Part 1/5: Push and display images in real-time from your windows phone media library using SignalR to an azure hosted website.

Intro

I recently included Nokia’s photo beamer app like functionality into one of my apps. Photo Beamer enables you to project photos from your phone’s media library onto any screen that supports a modern browser.

The next set of tutorials attempts to illustrate how this can be achieved using the following technologies

  • ASP.Net SignalR, JQuery on the client side.
  • Windows Azure Websites
  • Windows Azure Blob storage
  • Windows Phone 8

What is SignalR?

SignalR started off as a pet project, run by a few of Microsoft’s internal employees. It has since grow and is now an officially supported Microsoft library. SignalR enables developers to add real-time web functionality to an application. Think about use cases such as real time chat rooms, stock prices updates etc. Donkeys years ago, such functionality could only be reliably achieved using a PULL/Polling architecture; the client would typically ping the server at a specified interval, say every 10 seconds to check for new data. Such architecture can be highly inefficient, as the client makes a round trip to the server regardless of whether new data is available for processing on a client.

SignalR solves this problem by tackling the age old saying in computer programming, the Hollywood principle, stated as “don’t call us, we’ll call you.” You simply subscribe to a hub (SignalR endpoints) as a client and the rest is taken care of by SignalR by implicit invocation. It simply informs a subscribed client when new data is available.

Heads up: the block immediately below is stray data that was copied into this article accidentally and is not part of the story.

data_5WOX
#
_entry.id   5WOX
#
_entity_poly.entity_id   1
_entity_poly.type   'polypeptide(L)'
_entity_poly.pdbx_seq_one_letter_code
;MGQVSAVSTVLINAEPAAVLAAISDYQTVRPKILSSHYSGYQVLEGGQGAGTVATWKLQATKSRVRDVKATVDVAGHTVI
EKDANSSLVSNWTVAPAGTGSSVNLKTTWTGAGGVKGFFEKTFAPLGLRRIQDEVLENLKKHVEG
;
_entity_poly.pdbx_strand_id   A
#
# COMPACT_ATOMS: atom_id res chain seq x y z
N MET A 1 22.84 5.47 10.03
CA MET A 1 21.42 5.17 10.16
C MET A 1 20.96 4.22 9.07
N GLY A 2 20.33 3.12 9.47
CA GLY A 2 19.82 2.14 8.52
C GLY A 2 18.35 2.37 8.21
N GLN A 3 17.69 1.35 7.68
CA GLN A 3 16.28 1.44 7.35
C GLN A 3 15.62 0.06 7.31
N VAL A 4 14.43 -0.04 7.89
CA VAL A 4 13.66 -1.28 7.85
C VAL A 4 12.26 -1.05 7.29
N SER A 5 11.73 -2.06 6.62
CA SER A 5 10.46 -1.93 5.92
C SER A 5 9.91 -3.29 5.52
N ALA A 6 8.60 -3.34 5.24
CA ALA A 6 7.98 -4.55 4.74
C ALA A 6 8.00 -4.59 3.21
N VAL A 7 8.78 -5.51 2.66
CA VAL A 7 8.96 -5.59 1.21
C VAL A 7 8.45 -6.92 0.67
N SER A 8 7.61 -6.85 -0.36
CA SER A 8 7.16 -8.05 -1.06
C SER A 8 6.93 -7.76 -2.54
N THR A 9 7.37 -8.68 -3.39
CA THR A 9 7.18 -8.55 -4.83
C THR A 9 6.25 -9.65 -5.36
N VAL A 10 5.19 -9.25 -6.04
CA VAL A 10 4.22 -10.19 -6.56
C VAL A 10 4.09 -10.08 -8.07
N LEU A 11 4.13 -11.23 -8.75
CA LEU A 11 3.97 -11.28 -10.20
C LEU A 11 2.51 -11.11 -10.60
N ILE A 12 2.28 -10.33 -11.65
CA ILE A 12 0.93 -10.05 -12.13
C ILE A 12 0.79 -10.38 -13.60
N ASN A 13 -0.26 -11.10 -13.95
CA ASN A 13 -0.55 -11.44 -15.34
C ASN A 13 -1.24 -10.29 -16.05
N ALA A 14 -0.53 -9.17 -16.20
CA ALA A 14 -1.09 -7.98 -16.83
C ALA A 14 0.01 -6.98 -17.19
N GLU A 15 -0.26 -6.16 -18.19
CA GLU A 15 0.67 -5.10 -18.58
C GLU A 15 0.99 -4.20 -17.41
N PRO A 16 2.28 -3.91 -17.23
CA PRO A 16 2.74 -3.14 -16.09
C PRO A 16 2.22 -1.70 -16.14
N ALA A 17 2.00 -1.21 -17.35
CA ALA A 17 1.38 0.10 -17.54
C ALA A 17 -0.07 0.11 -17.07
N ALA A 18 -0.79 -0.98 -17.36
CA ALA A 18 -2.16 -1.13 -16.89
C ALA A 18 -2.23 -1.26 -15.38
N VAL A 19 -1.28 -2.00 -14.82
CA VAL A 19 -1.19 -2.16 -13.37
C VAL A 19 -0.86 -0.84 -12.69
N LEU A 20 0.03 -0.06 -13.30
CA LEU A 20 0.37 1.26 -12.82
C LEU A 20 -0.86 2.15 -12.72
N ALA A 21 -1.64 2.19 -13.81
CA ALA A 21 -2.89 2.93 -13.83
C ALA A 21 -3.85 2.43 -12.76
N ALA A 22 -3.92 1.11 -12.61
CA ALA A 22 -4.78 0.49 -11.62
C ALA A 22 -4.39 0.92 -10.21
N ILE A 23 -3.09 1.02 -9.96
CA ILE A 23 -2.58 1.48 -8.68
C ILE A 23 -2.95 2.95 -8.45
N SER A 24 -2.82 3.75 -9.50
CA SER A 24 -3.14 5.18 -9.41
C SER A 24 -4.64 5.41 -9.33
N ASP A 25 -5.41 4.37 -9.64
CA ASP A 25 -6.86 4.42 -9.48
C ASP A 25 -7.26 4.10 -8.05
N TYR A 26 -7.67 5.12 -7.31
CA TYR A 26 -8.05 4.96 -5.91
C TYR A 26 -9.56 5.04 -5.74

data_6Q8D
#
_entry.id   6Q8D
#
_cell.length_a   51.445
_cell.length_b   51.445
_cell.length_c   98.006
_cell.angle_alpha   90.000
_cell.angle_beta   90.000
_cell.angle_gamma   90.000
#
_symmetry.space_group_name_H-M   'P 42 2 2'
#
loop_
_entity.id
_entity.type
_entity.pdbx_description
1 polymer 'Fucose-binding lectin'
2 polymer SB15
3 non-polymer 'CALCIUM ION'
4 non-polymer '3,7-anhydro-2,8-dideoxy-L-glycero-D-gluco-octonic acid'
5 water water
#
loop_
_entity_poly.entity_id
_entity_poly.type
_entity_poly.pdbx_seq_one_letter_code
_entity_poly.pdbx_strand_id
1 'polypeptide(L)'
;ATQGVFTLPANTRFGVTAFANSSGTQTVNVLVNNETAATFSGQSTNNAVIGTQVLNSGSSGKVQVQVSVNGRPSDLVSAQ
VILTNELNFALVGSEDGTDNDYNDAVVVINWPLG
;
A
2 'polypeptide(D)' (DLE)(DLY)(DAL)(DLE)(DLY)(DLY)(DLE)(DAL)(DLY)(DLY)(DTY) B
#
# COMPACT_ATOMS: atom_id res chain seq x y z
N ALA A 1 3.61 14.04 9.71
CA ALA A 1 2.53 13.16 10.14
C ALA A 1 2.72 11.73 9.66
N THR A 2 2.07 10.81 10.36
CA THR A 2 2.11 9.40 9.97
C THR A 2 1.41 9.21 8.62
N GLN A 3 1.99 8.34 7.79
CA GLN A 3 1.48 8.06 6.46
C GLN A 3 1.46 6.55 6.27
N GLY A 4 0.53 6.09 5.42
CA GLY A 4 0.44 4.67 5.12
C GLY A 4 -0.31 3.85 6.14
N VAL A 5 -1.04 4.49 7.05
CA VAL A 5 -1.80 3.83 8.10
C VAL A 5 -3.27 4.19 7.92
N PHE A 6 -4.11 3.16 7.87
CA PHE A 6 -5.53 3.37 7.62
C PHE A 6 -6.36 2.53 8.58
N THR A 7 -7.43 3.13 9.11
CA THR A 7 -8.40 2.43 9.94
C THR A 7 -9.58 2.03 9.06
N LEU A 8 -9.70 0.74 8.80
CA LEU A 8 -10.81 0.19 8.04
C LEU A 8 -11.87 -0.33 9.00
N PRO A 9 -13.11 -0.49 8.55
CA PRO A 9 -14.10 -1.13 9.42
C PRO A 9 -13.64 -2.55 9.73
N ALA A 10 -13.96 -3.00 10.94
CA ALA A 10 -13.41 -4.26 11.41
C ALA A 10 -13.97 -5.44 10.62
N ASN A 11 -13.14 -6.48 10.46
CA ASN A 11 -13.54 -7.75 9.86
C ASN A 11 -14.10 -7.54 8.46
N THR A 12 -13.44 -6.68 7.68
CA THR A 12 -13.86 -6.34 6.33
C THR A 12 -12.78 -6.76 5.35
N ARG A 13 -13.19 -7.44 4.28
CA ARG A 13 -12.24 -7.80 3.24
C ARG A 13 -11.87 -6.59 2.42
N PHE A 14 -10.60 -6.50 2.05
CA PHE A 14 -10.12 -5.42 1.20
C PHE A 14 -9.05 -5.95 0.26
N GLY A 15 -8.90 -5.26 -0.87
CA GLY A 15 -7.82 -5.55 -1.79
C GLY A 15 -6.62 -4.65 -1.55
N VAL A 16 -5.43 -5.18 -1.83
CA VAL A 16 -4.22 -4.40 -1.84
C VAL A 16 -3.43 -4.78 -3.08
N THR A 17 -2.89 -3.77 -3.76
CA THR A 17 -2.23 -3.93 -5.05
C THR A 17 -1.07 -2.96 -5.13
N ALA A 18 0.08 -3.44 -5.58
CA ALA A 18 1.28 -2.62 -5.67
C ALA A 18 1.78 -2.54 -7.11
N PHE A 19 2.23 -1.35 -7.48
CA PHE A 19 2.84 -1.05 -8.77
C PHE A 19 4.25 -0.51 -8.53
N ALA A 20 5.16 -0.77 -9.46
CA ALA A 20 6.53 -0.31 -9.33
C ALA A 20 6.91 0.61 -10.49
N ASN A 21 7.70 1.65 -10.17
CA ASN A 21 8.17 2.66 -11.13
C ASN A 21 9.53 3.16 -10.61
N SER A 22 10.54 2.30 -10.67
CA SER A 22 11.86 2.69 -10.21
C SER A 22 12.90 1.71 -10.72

What functionality are we trying to achieve in the next set of tutorials?

This tutorial is ideal for an intermediate windows phone developer who is familiar with the basic concepts programming on the WP8 platform.  For the sake of brevity, I will add references to any topics that I deem out of scope. You should be fairly versed in c# and have done some basic windows phone development. The various functionality required, broken down by platform are:

Client (Windows Phone)

  • Ability to read media library photos from a phone
  • Ability to read a QR code with the device camera using a suitable QR reader such as Jeff Wilcox QR Reader.
  • Ability to upload a photo to an Azure blob storage container and retrieve the URI for the photo
  • Ability to send an uploaded photo’s blob storage URI to a hosted Azure website running SignalR

Azure Website

  • Host a SignalR Hub which can receive instructions from clients, process that data and push it to subscribers (web page)
  • Generate a QR code for initialising the photo exchange.

Azure blob storage

  • A public container where the phone is able to dump images to and read images from.

The following diagrams illustrates what we are trying to achieve.

Process Diagram

Process Diagram

Process Diagram

 

Basic Architecture

Basic architecture

Basic architecture

Justifying the above architectural decisions

This is meant to be a simple tutorial that illustrates basic concepts of pushing data to an Azure blob storage and an Azure hosted website. The architecture does not take security implications into great consideration. For instance, our blob storage container is made public for any client to read and write too, you SHOULD never do this in a real world scenario, a shared access signature approach would be more appropriate. It also does not take into consideration any process that cleans up previously uploaded images.

Creating a free Windows Azure trial account

You can sign-up for a free windows Azure account by going to the Azure website and selecting the “Free Trial” option.

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